Video Of South Dakota “Dash For Cash” Event Goes Viral Due To Scary Similarities To “Squid Game”

Netizens are shocked and horrified.

Netflix‘s hit Korean thriller series Squid Game is, without a doubt, the hottest show of 2021. It became the #1 show worldwide on the streaming service.

“Squid Game” poster. | Netflix

Its influence is unlike any other. For example, traditional Korean candy dalgona increased in popularity like crazy.

Lee Jung Jae in “Squid Game.” | Netflix

Yet, others found influence in more than just sweet hard candy. Some have clearly found inspiration in the Battle Royale-like concept of competition for money.

“Squid Game” | Netflix

Recently, MrBeast went viral with his Squid Game recreation. He made the sets just like the show, and 456 contestants competed for a grand prize of $456,000 USD.

MrBeast in his “Squid Game” parody. | MrBeast/YouTube

Now, not a direct parody like MrBeast’s, a new event is drawing similarities to Squid Game and definitely not in a good way.

Dash For Cash event. | Erin Woodiel/Argus Leader

South Dakota, United States-based reporter Annie Todd covered a recent event where local teachers competed in a game to receive money.

On Saturday night, ten teachers from Sioux Falls, South Dakota, participated in the community’s first “Dash For Cash” event. The objective is that each teacher attempts to grab as many single-dollar bills as they can in less than five minutes.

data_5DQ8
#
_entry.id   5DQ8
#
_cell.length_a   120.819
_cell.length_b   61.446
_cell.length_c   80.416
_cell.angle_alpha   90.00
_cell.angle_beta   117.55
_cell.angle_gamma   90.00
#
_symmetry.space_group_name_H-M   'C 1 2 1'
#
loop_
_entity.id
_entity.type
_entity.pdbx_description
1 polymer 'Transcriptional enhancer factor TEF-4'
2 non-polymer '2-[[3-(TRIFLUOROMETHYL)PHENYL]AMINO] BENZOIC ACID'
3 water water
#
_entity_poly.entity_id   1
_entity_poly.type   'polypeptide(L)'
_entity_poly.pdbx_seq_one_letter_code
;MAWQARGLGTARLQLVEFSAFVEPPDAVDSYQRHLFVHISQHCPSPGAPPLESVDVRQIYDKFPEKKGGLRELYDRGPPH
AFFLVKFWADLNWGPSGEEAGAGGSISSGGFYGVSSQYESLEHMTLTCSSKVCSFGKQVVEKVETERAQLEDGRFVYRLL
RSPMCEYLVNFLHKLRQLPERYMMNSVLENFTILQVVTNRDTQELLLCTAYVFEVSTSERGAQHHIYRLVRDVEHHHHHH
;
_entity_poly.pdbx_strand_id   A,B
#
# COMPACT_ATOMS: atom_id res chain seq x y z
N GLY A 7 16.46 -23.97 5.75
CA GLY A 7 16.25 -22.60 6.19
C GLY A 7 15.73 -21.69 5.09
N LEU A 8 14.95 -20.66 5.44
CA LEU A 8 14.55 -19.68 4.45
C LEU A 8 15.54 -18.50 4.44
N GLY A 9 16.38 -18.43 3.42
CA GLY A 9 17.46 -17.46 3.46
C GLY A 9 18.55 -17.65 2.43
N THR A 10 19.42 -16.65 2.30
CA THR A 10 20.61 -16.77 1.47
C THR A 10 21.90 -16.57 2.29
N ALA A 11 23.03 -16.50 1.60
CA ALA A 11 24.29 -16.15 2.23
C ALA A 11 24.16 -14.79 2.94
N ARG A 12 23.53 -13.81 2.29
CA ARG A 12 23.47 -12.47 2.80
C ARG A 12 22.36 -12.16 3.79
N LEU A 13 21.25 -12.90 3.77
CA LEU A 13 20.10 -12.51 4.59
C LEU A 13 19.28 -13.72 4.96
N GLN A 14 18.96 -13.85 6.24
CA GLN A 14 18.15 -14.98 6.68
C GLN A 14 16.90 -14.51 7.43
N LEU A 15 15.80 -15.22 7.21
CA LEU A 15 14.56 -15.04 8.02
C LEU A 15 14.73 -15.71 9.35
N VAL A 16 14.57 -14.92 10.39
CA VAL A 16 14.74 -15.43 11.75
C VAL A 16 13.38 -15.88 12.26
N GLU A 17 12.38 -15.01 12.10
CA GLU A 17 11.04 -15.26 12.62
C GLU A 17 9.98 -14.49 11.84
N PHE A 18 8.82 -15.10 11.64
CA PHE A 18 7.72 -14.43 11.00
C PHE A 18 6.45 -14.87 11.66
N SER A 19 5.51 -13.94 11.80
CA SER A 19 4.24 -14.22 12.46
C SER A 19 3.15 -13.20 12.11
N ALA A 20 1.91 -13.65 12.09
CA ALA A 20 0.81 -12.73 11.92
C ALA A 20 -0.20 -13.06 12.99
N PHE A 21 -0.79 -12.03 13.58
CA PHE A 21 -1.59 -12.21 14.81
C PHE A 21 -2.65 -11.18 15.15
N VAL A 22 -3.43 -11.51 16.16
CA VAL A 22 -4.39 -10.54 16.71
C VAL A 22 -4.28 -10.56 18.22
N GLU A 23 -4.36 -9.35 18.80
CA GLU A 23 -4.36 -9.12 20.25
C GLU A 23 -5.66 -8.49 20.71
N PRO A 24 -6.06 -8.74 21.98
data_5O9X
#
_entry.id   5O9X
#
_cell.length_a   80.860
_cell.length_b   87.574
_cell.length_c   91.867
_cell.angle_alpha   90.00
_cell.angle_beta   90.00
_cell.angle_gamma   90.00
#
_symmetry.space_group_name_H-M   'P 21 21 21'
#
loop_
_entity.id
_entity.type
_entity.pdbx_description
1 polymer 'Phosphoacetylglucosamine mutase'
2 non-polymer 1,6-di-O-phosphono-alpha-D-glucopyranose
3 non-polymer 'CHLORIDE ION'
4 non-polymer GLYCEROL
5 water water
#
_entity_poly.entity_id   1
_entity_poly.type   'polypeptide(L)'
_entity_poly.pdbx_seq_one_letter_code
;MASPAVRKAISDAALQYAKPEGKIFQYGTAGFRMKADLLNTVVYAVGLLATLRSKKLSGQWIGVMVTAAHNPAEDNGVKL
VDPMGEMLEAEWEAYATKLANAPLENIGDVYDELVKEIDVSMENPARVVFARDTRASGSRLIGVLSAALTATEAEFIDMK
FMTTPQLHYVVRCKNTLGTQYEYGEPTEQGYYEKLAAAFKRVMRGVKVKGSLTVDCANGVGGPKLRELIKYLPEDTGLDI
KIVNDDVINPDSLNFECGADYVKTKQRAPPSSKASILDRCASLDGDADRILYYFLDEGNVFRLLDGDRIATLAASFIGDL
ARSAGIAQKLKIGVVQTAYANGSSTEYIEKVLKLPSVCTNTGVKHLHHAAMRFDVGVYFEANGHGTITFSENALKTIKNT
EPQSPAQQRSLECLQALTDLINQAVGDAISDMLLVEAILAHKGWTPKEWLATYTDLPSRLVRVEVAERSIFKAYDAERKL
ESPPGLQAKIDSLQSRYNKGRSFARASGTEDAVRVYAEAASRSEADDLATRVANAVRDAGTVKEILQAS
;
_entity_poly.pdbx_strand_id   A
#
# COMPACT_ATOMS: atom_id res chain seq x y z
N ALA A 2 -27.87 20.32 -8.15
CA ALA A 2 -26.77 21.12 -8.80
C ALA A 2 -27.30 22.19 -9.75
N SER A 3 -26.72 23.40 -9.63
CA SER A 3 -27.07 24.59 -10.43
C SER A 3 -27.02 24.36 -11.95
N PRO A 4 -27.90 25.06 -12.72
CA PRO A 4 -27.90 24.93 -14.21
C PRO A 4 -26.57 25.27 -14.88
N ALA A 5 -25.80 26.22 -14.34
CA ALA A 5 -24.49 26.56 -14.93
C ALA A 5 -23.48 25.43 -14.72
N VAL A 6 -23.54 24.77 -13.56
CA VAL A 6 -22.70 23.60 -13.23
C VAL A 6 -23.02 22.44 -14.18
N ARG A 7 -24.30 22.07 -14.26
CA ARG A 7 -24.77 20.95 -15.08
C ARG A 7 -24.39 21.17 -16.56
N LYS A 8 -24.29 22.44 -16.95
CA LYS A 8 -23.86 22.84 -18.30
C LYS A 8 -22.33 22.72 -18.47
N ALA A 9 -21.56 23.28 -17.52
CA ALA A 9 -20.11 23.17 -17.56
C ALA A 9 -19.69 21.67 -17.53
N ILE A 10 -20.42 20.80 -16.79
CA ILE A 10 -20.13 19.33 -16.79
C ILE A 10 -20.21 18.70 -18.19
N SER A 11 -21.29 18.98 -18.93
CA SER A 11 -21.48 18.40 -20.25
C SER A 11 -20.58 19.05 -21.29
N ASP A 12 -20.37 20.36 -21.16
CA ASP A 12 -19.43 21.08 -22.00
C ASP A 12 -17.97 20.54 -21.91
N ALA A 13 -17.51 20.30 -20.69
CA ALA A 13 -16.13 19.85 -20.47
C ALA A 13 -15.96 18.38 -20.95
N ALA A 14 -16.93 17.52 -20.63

Remember how chaotic it was when the piñata burst open at a party, candy flying everywhere? Kids would nearly attack each other in hopes of obtaining hands full of candy.

That’s essentially what happened here, except it is adults and money rather than kids and candy.

At this Dash For Cash event, crowds in the stands at a Sioux Falls Stampede hockey game cheered as the teachers crawled all over the floor for dollar bills.

Annie Todd’s videos were then reposted on social media by other users, horrified by the event. It soon was spread all over Twitter, with many reposts going viral.

Netizens were disturbed to see the ill-treatment of teachers, those people we count on to bring up the future generation. So, many called the event “degrading.”

| @brooklynrwhite/Twitter

There was something eerily similar about this whole thing. It feels like something we’ve seen before…

People couldn’t help but think of Squid Game when viewing the now-viral video.

The premise of Squid Game focuses on a group of 456 contestants, all in financial debt, competing to the death in hopes of winning a prize of ₩45.6 billion KRW (about $38.6 million USD). Many characters sacrifice their morals and humanity as a result.

The majority of netizens are realizing just how real Squid Game is. It’s much more than just a television show.

The show’s creator Hwang Dong Hyuk created Squid Game to comment on South Korea’s social classism and capitalism. His own financial struggles inspired him.